Monday, 20 September 2010

Marvellous Mary Jane.

The third and final smart woman on my round-up of Knit Camp adventures is the wonderful Mary Jane Mucklestone. We are old internet buddies and it was such a joy to meet her in the real world and  to show her a little bit of life chez Mog

MJ was a stylist with Interweave Knits and thus perfectly qualified to teach a class on Styling Your Knits. As her class assistant/stooge* I was equally qualified to act as the paper fetcher and stand-in model. The students brought shawls and all manner of beautiful knits to photograph and we were able to use the University gardens as a backdrop. Amongst many other things, I learned how to pose using the time honoured Picking Peanuts technique. The classes were great fun and informative and far far too short. I think we could have spent a couple of days covering the same information in  more depth. Maybe one day...

At the Saturday morning class  I spotted  Debbie Stoller  nearby and she very kindly agreed to pose for some pictures for us. Smart woman number four. She wrote the book which taught me to knit. And did I say thank you? I was too shy. Stupid woman number one!

There has been a lot of talk about Knit Camp and I'll not add to the debate except to say that my most positive memories are of the students who tried and I think succeeded, to make the best out of a tricky situation. And as for the tutors, every one I met was so determined to teach, to share their knowledge and to make the students' experience a positive one. Not forgetting the volunteers who had an incredibly difficult job and the Stirling Uni staff who helped patiently every single time I got lost.  In amongst all of the disorganisation and frustration there was a lot of kindness, friendliness and grace. I'm very grateful to all who contributed to that.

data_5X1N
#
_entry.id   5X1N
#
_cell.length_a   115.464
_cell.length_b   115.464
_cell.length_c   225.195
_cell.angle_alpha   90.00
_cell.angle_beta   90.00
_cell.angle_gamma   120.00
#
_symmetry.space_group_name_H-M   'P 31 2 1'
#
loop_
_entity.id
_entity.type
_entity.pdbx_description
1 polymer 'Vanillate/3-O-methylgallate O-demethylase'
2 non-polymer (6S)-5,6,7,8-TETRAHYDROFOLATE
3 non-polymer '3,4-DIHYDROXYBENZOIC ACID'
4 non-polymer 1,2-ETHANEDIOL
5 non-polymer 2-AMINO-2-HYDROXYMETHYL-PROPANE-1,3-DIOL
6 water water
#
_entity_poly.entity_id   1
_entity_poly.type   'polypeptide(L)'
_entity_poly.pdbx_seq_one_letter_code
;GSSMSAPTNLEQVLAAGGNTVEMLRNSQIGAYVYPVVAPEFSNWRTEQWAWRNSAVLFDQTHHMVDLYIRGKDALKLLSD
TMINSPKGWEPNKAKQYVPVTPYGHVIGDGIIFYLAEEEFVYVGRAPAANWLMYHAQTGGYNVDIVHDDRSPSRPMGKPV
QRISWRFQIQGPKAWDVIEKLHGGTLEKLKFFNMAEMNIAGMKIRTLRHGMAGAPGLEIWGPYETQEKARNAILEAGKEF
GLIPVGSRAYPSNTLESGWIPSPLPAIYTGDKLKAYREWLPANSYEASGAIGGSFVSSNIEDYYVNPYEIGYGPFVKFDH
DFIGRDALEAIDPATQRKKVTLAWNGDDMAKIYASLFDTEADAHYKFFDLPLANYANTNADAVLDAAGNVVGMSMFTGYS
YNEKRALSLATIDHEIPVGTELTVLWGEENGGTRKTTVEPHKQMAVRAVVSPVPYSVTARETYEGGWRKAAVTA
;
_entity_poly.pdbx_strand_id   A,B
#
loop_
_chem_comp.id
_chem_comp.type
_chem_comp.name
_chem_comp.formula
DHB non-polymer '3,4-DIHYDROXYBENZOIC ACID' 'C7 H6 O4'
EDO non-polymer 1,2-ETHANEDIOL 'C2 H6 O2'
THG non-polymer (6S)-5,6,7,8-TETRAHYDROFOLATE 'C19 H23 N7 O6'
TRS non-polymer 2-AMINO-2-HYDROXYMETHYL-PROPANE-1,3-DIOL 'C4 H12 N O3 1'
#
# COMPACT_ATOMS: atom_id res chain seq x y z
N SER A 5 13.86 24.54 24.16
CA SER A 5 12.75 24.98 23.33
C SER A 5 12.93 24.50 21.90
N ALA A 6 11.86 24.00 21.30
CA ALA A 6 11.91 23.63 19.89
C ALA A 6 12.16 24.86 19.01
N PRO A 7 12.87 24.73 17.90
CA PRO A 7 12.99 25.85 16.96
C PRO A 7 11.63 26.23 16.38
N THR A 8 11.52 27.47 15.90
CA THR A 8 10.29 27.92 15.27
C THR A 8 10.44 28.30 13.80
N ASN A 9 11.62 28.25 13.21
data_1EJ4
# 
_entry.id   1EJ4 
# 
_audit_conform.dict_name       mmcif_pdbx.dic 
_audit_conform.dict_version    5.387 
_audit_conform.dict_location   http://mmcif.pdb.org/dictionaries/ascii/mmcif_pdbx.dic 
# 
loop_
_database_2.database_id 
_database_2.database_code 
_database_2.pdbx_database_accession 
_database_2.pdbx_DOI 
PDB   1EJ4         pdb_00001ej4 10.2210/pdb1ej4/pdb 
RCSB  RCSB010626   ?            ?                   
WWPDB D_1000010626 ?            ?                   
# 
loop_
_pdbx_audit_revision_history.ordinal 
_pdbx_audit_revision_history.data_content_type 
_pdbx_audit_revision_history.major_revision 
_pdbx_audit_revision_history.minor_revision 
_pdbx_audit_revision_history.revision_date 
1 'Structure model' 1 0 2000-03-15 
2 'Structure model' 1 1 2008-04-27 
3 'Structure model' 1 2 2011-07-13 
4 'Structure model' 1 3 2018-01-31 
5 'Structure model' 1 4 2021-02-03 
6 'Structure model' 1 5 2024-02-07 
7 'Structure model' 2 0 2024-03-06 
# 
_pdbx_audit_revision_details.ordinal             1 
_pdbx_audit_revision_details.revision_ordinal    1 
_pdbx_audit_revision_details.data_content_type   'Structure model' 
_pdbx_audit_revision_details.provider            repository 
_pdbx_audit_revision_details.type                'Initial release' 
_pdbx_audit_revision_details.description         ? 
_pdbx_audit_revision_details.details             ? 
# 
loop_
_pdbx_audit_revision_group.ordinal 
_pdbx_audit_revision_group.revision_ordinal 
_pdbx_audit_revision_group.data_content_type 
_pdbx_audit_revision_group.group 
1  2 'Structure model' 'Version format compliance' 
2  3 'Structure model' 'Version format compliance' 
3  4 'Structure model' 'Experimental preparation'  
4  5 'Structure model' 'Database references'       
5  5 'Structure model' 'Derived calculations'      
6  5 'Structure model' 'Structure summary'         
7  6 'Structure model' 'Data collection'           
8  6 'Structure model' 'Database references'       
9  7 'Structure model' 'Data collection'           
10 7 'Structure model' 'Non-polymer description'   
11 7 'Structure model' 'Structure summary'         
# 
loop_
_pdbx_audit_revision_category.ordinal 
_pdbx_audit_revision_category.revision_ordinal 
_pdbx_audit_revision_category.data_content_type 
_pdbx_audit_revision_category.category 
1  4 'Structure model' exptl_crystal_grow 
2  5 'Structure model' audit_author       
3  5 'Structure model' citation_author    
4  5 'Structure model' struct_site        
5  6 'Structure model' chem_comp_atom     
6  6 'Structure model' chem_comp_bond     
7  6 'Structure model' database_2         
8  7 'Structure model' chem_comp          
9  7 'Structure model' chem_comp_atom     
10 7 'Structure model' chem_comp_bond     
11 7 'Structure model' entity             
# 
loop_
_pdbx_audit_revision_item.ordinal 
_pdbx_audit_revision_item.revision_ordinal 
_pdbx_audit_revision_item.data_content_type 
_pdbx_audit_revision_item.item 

*Except for the Tuesday class.

Wednesday, 8 September 2010

A rare breed indeed.

Following on from the theme of last week's post, may I present another smart woman,  Deb Robson.  Deb was the Editor in Chief of Spin Off magazine and is currently the editor/publisher of Nomad Press.  As an enthusiast and supporter of rare breeds and the yarn they produce, there was no better person to teach a class on UK Rare Breed Sheep.

I'm a spinner who knows very little about the wonderful stuff that I've been given to work with so this class really opened my eyes to the beauty and variety that different breeds produce. And what a variety, we had bags of the stuff to handle and prepare and spin. Big thanks must go to Sue Blacker and the Natural Fibre Company for donating it to the class.  Deb's knowledge and love for the subject shone out like the Stirling sun which for once, was so hot that we needed to stop for ice cream.

 I now have a much greater respect for my ovine companions and a terrible feeling that there will be bigger bags of fleece appearing in the future.